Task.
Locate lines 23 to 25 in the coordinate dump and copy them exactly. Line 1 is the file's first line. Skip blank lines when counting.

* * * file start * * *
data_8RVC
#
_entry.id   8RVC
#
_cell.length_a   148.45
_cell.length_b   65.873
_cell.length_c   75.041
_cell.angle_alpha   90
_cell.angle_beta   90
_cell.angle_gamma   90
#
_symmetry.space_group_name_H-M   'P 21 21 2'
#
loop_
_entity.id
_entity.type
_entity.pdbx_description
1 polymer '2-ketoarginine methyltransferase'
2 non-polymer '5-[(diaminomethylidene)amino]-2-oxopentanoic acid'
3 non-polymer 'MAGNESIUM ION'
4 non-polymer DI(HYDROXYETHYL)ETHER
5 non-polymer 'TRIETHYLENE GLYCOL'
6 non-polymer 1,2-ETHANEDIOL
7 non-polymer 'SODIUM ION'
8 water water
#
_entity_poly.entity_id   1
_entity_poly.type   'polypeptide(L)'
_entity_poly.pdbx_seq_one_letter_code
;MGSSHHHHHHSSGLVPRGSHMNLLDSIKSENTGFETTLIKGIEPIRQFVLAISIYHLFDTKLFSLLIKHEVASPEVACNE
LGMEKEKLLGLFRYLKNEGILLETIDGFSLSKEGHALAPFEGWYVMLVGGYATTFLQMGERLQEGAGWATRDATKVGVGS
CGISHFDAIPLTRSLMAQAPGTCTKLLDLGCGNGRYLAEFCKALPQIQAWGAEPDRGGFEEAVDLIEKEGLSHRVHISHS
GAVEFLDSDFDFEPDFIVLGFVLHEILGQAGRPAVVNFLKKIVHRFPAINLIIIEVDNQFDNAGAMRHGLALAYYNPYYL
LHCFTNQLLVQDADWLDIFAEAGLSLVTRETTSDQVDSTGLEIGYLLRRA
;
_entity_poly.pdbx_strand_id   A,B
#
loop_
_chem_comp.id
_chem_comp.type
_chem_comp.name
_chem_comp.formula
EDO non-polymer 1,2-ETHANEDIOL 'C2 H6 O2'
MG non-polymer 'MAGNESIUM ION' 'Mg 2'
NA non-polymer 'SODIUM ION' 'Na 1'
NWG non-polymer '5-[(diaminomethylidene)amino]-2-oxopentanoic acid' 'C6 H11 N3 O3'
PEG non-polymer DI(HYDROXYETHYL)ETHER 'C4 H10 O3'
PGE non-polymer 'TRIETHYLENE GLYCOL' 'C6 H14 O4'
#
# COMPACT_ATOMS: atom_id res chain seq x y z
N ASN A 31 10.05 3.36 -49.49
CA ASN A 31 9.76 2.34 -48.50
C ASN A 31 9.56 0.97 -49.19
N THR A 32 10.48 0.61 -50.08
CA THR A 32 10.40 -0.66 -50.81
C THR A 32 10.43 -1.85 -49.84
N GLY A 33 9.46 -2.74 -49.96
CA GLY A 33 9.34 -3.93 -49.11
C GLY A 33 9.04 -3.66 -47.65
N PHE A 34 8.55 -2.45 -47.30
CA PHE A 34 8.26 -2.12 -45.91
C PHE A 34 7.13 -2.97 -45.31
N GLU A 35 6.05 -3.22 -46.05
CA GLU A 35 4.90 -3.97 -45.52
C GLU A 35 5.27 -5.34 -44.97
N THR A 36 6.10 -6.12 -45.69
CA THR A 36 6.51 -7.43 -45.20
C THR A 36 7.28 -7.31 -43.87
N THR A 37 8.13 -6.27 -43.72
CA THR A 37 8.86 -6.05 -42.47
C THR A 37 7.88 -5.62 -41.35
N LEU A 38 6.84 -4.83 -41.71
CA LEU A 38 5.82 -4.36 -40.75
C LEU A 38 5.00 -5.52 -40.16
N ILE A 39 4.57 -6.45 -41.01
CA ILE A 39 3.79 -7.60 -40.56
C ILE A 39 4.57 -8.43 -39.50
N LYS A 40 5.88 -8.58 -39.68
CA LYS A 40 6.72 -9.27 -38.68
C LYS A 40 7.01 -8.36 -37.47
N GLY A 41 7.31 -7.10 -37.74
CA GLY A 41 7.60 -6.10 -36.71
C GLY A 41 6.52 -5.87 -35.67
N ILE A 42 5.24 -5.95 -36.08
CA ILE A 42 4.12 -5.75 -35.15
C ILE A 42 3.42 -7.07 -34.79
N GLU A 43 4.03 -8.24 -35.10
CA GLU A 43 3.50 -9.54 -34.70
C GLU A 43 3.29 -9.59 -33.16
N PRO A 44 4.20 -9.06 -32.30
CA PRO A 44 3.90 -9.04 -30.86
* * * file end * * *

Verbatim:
6 non-polymer 1,2-ETHANEDIOL
7 non-polymer 'SODIUM ION'
8 water water